'Grudge 2': Doubly Baffling
Saturday, October 14, 2006
Even my pathological love of Japan and its beauties, glories and eccentricities is sorely tested by "The Grudge 2," from Takashi Shimizu, a movie so bewildering and impenetrable that I believe it siphoned off a good 40 IQ points.
Shimizu obviously reiterates the central mechanism of the ultra-spooky "The Grudge." It follows from a folk superstition that anyone who dies in a fit of rage leaves a curse in the location of his or her death, and that curse contaminates and ultimately destroys all who come into contact with it. The meaning of the curse is resonant, which perhaps explains the global impact of the series (this is the second American version, after four Japanese variants; a fifth Japanese film is on drawing boards). It suggests the lingering effects of domestic violence, and the process by which a murderous episode sends ripples across time and space, affecting everybody in range.
The first two Japanese films were videos, as the straight-to-vid production is more highly thought of in Tokyo than here; so Shimizu was working on a low budget, and his genius lay in coaxing some really frightening imagery out of some extremely low-tech effects. Now "The Grudge" has gone international and is fronted by a big American company. But Shimizu has shrewdly stayed low-tech. He knows that what's scary isn't a giant monster or skeletons in flames or the Golden Gate bending into a pretzel, but small, seedy images of white ghosts emerging into blurry view in a dark corner, accompanied by a soundtrack that seems like the banshees of Hell playing Charlie Daniels's "The Devil Went Down to Georgia" backward and really, really loud. The noise itself made me confess to crimes only a much more interesting person could have committed.
There's also -- hmm, how to say this delicately and keep the job? -- a certain fetish element involved. Eros, never confronted directly, is everywhere in the film, which traffics primarily in images that are both horrible and beautiful at once, that repel as they attract. Shimizu is fascinated by hair, and the kohl-ringed eyes of his ghosts are always framed in licks of raven protein descending in a combination of erotic allure and tendrilly distress. At a certain point, a beautiful blond American teenager is lethally consumed in black tresses from above. Then there are greedy, grasping, ghost-white hands that pop from nowhere and pull the unwary into darkness, where our imaginations boggle at what we believe is going on. (This might also be read as a metaphor for the "Asianization" of horror as a genre: The black tresses are clearly meant to suggest long Japanese hair, and they're deployed against the iconic symbol of American horror victimhood: the dim, mean blond high-schooler.)
Too bad the film makes no sense at all. Maybe it's not supposed to make sense. On the other hand, one of the failed initiatives of this movie is to advance a certain explanation that holds the conceit together while rationalizing its spread to another continent. I think. Or, I guess.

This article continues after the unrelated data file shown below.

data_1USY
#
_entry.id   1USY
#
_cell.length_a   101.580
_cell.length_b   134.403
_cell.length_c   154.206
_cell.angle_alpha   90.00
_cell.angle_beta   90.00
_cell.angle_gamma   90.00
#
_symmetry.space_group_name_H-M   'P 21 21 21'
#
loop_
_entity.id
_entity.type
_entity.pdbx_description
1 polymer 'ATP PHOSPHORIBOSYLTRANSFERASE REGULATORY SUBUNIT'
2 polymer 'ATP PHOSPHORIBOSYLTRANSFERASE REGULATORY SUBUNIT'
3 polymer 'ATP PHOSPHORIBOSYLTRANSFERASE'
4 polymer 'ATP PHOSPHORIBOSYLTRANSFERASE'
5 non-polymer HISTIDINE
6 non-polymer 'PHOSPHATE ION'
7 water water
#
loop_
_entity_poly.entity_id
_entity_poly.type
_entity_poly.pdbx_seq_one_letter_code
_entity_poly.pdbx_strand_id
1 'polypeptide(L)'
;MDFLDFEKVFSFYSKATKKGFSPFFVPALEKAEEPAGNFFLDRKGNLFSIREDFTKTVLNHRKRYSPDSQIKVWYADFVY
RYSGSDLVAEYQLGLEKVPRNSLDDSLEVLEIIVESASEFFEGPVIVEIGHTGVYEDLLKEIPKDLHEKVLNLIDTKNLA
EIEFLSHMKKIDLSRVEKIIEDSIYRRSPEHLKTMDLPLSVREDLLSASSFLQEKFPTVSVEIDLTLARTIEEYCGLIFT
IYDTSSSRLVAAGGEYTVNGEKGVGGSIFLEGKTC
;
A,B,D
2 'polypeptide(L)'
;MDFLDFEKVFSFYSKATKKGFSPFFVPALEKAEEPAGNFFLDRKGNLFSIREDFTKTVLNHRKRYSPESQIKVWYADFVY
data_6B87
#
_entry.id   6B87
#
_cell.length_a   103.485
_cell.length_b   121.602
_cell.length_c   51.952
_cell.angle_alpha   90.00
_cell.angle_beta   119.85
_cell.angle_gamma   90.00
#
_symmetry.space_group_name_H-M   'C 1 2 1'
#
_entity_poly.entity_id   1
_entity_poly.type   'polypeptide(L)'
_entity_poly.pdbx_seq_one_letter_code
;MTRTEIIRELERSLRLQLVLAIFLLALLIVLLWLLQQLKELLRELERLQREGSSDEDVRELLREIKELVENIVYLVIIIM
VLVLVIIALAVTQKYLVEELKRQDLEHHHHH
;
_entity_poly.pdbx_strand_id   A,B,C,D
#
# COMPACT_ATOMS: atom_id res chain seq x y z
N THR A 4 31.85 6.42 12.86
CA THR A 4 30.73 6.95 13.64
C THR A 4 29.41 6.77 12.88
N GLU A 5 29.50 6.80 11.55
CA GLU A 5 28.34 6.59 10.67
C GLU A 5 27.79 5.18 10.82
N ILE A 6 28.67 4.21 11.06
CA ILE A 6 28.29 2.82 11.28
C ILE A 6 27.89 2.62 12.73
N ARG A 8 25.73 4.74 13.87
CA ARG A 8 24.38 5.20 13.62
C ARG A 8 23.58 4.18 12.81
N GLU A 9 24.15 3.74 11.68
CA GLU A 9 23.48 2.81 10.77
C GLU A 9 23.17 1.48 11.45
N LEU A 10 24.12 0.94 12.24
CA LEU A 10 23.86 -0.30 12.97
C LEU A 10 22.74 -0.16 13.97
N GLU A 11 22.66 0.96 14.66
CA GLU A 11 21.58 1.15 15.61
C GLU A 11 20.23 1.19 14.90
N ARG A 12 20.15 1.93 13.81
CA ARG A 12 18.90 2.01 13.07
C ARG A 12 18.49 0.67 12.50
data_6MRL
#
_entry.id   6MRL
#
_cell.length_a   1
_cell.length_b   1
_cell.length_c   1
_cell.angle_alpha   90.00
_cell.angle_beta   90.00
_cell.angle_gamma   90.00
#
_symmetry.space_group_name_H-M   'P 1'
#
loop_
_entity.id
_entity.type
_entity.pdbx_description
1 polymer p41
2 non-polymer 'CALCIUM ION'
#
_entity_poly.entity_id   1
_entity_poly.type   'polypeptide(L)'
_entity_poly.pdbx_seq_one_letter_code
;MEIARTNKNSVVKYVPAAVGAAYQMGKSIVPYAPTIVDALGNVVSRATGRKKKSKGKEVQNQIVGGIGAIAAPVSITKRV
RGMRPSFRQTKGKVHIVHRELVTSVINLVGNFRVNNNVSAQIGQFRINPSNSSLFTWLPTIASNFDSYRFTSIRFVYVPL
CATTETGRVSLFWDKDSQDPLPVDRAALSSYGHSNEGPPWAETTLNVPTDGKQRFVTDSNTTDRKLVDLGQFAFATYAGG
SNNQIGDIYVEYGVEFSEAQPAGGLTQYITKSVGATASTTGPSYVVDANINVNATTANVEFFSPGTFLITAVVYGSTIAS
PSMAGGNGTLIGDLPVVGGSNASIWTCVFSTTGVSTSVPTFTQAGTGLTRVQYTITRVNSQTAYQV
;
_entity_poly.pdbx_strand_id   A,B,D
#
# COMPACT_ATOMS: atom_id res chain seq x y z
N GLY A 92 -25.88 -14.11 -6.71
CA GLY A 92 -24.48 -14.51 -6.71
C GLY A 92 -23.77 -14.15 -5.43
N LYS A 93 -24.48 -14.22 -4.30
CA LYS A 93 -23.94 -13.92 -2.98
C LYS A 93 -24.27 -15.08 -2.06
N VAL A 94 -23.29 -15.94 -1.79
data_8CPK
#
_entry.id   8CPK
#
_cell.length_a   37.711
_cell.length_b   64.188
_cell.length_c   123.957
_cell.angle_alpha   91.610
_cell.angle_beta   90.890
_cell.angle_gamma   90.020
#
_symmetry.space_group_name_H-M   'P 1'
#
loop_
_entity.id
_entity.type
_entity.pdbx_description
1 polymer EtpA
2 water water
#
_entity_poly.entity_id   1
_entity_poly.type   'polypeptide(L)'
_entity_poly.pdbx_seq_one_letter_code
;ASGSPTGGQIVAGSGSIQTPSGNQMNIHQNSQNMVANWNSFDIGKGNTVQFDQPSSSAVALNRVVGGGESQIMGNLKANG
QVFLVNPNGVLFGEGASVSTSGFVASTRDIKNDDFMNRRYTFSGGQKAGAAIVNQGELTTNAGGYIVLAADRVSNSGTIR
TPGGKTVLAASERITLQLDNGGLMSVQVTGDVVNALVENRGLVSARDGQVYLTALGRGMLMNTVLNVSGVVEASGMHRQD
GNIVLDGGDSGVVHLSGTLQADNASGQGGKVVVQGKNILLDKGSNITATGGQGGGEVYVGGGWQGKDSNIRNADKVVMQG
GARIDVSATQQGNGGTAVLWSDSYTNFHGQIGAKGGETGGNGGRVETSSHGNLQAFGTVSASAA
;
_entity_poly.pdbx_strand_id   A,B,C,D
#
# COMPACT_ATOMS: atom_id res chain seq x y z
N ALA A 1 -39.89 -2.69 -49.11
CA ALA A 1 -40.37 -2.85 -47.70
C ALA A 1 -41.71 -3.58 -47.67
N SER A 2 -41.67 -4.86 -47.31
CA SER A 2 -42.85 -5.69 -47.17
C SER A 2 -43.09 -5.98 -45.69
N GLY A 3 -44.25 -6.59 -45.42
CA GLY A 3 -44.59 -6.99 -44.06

Anyhow, the movie tracks between two parallel stories, one still in Tokyo and the other in Chicago. And just to make it all the more difficult to comprehend, Shimizu casts two actresses who look amazingly alike in two different roles, so you're always baffled. Again, he may be tweaking Americans who famously can't read Asian faces; he's making it impossible to read American faces!
The story that remains in Tokyo follows the arrival of Aubrey Davis (Amber Tamblyn) to visit her sister in the hospital. Her sister Karen, of course, is Sarah Michelle Gellar, the star of the first American "Grudge," who was last seen burning down the house that was the source of the evil that haunted that movie. Alas, poor Karen doesn't hang around for long, and soon enough the Japanese portion of the movie tracks Aubrey's investigation of events with the simultaneous adventures of three private-school girls, also fascinated and ultimately destroyed by the house. The central girl is played by Arielle Kebbel, who looks enough like Tamblyn to turn the movie's coherence to shambles.
Meanwhile, in Chicago, a happy country family moves to the city and begins to disintegrate, for some reason. In fact, the movie begins out of sequence with the climax of its troubles, when Ma (Jennifer Beals) brains Pa with a skillet. The whole family and the family next door are ultimately destroyed over the following 96 minutes. The connection between the two events is easy to predict and lacks much in the way of dramatic force; nevertheless, it's the "big secret" toward which Shimizu drives his film.
I will say that the last few minutes -- when both stories crescendo and both sets of characters tumble into some intense self-destruction -- is powerful, not as a function of story but as a function of spectacle. It's creepy, and Charlie Daniels backward is something no man should be made to endure.
The Grudge 2 (96 minutes, at area theaters) is rated PG-13 for psychological intensity but not much gore or sex.